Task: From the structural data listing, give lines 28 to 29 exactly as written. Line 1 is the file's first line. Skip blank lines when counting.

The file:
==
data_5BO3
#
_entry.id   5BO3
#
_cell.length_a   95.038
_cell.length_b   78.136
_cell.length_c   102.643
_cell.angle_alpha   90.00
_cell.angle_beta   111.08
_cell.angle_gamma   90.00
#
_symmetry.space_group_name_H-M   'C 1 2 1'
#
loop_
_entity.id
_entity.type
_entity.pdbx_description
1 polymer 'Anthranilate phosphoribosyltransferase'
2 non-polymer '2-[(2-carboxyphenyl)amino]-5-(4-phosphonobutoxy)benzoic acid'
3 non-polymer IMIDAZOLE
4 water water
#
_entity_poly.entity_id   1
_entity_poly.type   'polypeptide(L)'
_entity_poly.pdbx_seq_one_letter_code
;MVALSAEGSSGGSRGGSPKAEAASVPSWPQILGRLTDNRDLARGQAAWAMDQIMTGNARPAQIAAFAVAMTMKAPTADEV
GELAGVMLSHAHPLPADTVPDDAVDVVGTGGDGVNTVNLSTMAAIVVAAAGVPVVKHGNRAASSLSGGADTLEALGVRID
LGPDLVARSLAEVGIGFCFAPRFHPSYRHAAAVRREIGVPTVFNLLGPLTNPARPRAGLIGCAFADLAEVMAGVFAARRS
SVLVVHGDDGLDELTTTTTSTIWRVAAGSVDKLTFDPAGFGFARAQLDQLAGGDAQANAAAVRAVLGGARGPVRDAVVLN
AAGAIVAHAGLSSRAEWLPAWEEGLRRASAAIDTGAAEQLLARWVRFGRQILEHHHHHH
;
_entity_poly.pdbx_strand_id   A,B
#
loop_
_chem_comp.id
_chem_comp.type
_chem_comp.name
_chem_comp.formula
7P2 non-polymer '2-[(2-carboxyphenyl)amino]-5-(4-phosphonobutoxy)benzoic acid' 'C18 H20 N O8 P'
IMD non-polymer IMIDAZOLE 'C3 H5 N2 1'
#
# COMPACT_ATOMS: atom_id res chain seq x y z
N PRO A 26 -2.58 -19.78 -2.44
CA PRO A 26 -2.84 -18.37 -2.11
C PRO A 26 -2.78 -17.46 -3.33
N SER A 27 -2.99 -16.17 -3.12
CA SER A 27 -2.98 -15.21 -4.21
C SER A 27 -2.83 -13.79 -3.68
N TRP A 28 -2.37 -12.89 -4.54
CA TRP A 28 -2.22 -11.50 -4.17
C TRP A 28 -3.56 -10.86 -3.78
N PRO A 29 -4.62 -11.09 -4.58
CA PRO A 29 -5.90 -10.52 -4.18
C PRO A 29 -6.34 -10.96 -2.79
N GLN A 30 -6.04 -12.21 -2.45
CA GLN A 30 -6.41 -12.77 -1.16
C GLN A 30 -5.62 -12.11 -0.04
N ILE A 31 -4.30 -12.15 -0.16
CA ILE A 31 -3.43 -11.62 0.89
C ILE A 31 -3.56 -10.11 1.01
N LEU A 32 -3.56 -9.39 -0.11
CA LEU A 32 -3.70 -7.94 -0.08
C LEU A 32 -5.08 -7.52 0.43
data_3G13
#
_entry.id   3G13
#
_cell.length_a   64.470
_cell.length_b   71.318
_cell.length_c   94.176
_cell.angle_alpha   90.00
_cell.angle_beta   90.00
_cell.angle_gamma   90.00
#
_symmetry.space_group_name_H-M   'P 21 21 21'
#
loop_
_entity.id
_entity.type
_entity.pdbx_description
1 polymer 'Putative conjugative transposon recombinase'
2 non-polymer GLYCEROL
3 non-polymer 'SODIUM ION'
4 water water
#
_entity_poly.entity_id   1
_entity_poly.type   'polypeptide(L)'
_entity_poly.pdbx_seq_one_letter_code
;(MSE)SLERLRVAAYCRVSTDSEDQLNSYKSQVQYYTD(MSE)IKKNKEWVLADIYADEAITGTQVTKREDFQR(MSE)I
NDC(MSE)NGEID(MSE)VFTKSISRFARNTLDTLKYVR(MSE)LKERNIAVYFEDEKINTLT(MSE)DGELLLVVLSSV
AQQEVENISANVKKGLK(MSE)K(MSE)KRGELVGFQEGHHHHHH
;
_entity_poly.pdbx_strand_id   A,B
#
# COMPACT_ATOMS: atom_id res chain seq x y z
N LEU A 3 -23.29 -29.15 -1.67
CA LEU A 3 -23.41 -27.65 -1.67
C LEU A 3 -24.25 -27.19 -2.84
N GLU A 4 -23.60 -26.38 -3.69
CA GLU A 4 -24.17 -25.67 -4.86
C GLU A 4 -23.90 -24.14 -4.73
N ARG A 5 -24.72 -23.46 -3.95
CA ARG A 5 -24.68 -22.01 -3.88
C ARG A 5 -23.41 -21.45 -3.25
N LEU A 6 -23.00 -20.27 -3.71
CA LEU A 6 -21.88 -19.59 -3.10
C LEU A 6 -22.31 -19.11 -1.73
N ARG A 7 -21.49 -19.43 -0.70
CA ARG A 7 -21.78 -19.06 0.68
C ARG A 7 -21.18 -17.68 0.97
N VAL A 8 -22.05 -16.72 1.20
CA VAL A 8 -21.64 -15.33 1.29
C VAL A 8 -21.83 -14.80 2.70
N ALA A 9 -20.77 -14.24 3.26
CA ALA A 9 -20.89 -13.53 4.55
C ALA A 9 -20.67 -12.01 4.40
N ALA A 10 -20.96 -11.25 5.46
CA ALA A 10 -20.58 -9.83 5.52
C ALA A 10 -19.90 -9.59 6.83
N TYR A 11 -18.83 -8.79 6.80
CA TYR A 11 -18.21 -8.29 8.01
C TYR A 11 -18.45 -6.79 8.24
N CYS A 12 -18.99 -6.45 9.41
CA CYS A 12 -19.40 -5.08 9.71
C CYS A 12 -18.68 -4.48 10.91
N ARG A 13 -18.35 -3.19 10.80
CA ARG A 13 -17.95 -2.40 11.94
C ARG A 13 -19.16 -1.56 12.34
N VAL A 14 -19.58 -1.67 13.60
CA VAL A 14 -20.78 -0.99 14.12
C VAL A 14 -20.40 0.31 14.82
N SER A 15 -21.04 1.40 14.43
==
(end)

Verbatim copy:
LGPDLVARSLAEVGIGFCFAPRFHPSYRHAAAVRREIGVPTVFNLLGPLTNPARPRAGLIGCAFADLAEVMAGVFAARRS
SVLVVHGDDGLDELTTTTTSTIWRVAAGSVDKLTFDPAGFGFARAQLDQLAGGDAQANAAAVRAVLGGARGPVRDAVVLN